THE CARMEN PORCO STORY: From Scum-lord to Champion of the PoorFor Immediate Release Contact: Charles Taylor
Madison, WI-A new book: The-Carmen-Porco-Story-Journey-Toward-Justice has just been released. This insightful biography, provides a “compelling and beautifully written account of Rev. Carmen Porco’s life journey from the barroom where he grew up, to his highly successful low-income housing ministry.”
When he arrived in Madison, former Mayor Paul Soglin called Carmen the biggest “scum-lord” in the city because the low income properties he came to manage-Packer and Northport Apartments, were disasters. He arrived in the midst of a rent strike with a class action suit brewing. Both complexes were close to 50 percent vacant, and both mortgages were in default. The properties also had a reputation for crime and prostitution. But just like he had done in New York, Maryland, and California, Carmen would prove the mayor and other naysayers wrong.
In fact, Reverend Carmen Porco has transformed how low income public housing should be managed in this country. He believes that public housing complexes must do more for people in need than just offer shelter. “These properties that are benefiting from government subsidies should provide a comprehensive array of social and educational services onsite so that poor people have the resources necessary to improve their lives,” says Carmen. And that is exactly what he has done in Milwaukee and Madison. His housing ministry is so successful that nearly 1 in 4 of his low income households have someone in college.
• Over 50 residents have obtained livable wage jobs right in their housing complexes
• The high school graduation rate in their communities approaches 100%
• 72% of high school graduates go on to higher education
• Their neighborhoods boast some of the lowest crime rates in their cities
Porco has proven that the condition of the poor can be radically improved through local empowerment.
You would think such success would be welcomed and duplicated by HUD, but unfortunately this model of hope and opportunity has largely been ignored by the Department of Housing and Urban Development.
Although Rev. Porco graduated from one of the country’s finest seminary schools, he is not a traditional pastor by any means. In fact he thinks the traditional church has abandoned its commitment to empowering the poor. Porco believes that the “true church” is not in a building but wherever people gather to do good, whether that is in the streets or homes, where people live daily, or in his case, the low-income housing complexes he manages.
His Italian parents started out as bootleggers before opening a barroom where Porco spent his youth interacting with all types of people. And many of those people were African Americans, resulting in him establishing authentic life-long relationships with many Black people. When Carmen’s best friend Bobo Young was killed in a gang fight that Carmen led, his life was forever changed. He turned to the church and began preaching at age 15. Although he started off as a Fundamentalist, by the time he graduated from seminary school he was challenging the traditional church and his religious philosophy was more in line with Father James Groppi whom he marched with in Milwaukee during the Open housing marches of the 1960s. When he graduated from seminary school he began working for the American Baptists in their housing division where overtime he realized that a housing ministry was his calling, instead of pastoring in a traditional church.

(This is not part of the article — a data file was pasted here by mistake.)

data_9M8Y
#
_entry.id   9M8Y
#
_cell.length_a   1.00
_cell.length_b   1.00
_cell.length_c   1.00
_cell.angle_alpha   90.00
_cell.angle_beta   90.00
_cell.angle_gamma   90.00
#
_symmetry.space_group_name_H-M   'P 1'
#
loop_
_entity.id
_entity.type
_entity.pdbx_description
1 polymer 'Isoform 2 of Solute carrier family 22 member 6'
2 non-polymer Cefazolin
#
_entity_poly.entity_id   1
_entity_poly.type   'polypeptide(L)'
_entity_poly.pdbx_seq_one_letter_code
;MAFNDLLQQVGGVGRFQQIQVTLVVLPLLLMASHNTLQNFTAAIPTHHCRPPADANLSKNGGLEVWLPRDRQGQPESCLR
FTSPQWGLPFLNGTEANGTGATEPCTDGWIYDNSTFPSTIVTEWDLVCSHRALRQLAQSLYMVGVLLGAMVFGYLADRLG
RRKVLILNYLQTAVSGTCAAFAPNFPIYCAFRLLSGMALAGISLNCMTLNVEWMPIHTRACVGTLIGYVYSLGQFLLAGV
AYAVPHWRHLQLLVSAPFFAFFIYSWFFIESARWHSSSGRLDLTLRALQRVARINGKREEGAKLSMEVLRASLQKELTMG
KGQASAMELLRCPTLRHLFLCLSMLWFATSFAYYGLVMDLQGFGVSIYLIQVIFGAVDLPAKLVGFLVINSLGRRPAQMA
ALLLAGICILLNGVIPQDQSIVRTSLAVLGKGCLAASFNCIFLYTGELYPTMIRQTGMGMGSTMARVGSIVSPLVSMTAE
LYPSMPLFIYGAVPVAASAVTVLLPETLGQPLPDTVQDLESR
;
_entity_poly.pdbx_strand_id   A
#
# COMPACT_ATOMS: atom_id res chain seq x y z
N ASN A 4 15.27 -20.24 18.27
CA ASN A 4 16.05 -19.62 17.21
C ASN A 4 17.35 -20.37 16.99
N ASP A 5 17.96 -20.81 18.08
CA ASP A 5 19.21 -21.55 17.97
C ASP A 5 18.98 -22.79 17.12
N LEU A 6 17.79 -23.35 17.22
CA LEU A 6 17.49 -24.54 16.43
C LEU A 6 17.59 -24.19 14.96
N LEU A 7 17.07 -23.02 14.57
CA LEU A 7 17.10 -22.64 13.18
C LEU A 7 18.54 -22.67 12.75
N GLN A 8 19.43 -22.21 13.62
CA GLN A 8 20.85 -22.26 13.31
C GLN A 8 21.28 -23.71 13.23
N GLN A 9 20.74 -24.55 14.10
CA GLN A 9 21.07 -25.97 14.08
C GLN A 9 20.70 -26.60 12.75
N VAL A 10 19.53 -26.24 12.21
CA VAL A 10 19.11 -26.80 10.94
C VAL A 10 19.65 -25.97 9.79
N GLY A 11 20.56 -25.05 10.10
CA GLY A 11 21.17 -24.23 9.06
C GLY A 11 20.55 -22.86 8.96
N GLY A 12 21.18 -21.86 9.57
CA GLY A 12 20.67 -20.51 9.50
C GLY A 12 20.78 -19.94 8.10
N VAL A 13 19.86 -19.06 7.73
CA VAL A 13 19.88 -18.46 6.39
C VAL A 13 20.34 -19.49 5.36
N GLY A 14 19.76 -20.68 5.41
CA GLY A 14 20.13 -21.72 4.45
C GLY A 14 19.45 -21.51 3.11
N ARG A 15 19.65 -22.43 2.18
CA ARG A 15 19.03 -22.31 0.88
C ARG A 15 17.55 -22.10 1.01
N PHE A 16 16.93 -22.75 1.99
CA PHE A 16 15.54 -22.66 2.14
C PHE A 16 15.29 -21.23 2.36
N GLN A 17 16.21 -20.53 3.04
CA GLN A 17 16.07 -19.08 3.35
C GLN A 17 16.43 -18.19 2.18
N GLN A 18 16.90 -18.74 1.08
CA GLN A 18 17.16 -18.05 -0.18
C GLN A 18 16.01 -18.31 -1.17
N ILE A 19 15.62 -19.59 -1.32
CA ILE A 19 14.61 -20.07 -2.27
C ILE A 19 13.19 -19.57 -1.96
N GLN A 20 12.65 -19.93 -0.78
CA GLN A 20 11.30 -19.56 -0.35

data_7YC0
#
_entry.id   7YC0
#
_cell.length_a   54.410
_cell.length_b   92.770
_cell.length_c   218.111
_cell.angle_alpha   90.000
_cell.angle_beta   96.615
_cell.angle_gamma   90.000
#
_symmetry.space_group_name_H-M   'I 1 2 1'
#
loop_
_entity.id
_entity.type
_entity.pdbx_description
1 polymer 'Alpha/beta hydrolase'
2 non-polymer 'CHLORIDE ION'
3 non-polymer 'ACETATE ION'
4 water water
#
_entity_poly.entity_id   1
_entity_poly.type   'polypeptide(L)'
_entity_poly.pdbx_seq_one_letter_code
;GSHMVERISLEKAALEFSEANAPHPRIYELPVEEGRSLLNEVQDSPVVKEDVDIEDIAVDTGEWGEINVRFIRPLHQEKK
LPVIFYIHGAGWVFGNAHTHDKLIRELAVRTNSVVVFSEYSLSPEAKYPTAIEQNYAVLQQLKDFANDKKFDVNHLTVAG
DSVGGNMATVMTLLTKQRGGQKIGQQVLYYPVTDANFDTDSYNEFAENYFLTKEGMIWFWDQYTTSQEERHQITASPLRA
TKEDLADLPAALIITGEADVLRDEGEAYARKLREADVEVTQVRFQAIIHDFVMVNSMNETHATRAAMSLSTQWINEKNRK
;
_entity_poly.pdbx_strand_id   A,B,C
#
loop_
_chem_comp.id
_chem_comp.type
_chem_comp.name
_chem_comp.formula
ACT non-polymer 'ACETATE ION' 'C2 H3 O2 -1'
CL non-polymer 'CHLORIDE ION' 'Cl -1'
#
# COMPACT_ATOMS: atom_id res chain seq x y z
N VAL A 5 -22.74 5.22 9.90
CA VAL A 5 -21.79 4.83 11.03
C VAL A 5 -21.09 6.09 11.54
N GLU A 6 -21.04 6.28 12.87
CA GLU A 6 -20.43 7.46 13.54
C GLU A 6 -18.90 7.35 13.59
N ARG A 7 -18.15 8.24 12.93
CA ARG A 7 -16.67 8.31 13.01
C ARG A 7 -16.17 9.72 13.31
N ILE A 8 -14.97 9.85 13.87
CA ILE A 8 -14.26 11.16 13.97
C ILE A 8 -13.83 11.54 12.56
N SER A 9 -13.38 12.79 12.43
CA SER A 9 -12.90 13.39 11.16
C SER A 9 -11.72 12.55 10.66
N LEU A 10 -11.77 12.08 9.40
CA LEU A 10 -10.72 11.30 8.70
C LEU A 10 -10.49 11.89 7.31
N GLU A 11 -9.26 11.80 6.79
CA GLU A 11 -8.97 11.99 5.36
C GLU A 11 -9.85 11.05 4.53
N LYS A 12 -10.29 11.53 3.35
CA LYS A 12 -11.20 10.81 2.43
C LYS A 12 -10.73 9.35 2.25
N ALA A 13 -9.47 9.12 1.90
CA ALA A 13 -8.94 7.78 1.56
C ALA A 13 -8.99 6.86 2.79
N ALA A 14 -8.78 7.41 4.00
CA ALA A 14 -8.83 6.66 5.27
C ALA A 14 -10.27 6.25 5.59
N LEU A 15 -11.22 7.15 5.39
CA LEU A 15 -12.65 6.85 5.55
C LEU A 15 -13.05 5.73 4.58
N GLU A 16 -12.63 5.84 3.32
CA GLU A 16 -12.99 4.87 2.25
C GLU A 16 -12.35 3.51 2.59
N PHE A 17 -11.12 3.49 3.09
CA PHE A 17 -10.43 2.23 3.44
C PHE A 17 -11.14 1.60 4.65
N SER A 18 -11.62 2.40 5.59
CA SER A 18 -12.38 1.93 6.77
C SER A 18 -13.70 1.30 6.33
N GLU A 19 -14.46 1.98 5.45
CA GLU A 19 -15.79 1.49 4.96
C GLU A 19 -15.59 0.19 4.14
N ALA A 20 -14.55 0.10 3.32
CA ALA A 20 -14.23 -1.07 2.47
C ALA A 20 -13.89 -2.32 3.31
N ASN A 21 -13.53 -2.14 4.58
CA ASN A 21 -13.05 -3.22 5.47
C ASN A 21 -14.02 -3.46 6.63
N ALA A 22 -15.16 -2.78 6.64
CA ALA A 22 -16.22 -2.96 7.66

The-Carmen-Porco-Story-Journey-Toward-Justice is about the human spirit fighting against the odds. The fact that 1 in 6 Americans live in poverty should concern all of us. We are told daily by our media that we live in the richest country on the planet. Yet, poverty is on the rise and there are few signs that fighting poverty is of national import. That is why local initiatives like Porco’s housing ministry are so important. It may take local innovation to affect national change.
There is something special about Rev. Porco’s housing ministry and the lives it is changing in Madison, Milwaukee and beyond. Why should we care? Perhaps Rev. Porco says it best: "The poor are increasingly becoming us and not them!” For most of his adult life, Rev. Porco has fought for racial justice and equal opportunities for the poor. This inspiring biography of Madison’s most non-traditional pastor is testament to the power of hope over despair.
About the Author
Dr. Charles Taylor is the author of six non-fiction books, a novel: Lakeside University Cover-up, a Children’s Musical Play, and writer/producer of the award winning documentary Decade of Discontent. A retired professor, Chuck also produced the Journey of Hope film series on Rev. Porco’s housing ministry.
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P.S. To schedule an interview with the author (Charles Taylor) and/or Rev. Carmen Porco, please email firstname.lastname@example.org or call 608-206-9056. The book is available at: https://bit.ly/2XpdXcw and Amazon and Barnes & Noble.
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